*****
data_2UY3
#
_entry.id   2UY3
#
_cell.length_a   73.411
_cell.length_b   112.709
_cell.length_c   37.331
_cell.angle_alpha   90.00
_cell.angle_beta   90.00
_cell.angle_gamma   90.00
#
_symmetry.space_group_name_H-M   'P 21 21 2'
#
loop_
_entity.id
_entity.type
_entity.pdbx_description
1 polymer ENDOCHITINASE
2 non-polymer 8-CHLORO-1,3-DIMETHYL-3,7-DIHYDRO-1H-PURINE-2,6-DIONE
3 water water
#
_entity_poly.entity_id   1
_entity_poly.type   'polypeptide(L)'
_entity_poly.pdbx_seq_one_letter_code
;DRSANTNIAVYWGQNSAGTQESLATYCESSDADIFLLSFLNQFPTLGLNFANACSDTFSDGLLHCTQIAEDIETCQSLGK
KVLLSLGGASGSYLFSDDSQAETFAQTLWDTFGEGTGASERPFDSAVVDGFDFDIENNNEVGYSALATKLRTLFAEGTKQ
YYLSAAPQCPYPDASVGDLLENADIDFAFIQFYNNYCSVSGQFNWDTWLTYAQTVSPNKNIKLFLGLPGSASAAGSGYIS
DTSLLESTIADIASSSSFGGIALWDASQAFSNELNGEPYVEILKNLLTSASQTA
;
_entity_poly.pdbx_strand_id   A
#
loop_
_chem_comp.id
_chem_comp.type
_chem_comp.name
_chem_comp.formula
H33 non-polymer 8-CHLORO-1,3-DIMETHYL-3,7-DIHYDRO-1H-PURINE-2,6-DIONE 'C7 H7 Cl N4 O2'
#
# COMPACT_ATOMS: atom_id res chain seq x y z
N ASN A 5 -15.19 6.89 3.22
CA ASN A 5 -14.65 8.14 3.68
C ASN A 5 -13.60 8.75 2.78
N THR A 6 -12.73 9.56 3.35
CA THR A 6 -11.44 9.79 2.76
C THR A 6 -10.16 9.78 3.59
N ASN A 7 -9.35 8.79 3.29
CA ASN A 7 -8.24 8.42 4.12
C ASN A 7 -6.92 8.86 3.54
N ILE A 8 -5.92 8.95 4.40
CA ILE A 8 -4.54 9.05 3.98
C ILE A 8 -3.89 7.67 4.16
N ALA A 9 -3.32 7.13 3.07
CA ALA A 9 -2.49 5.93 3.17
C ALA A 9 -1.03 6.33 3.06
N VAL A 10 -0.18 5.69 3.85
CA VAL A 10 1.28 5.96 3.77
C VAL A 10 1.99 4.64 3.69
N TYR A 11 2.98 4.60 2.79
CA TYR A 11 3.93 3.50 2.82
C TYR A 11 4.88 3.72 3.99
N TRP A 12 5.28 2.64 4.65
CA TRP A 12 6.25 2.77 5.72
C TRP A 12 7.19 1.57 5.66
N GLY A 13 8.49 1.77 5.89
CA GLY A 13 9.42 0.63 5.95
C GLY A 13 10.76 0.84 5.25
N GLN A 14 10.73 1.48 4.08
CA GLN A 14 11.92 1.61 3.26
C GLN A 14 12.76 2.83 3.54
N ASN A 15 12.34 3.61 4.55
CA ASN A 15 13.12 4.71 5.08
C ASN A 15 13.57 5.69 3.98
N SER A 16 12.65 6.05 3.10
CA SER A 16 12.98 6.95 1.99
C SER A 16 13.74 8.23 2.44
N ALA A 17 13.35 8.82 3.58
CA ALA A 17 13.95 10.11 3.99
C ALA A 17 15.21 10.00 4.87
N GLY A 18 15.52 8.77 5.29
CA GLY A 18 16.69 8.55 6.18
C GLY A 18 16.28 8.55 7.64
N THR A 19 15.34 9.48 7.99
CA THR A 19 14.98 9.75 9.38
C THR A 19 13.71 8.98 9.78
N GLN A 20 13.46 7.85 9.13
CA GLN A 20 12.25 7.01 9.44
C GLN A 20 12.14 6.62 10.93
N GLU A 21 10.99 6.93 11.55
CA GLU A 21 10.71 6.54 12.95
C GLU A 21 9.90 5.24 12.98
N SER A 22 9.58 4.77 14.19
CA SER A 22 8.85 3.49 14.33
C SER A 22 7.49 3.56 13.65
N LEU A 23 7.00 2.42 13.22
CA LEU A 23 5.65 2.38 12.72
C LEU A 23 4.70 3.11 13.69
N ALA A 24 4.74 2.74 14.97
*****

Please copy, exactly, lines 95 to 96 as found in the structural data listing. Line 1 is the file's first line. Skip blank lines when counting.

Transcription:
CA LEU A 23 5.65 2.38 12.72
C LEU A 23 4.70 3.11 13.69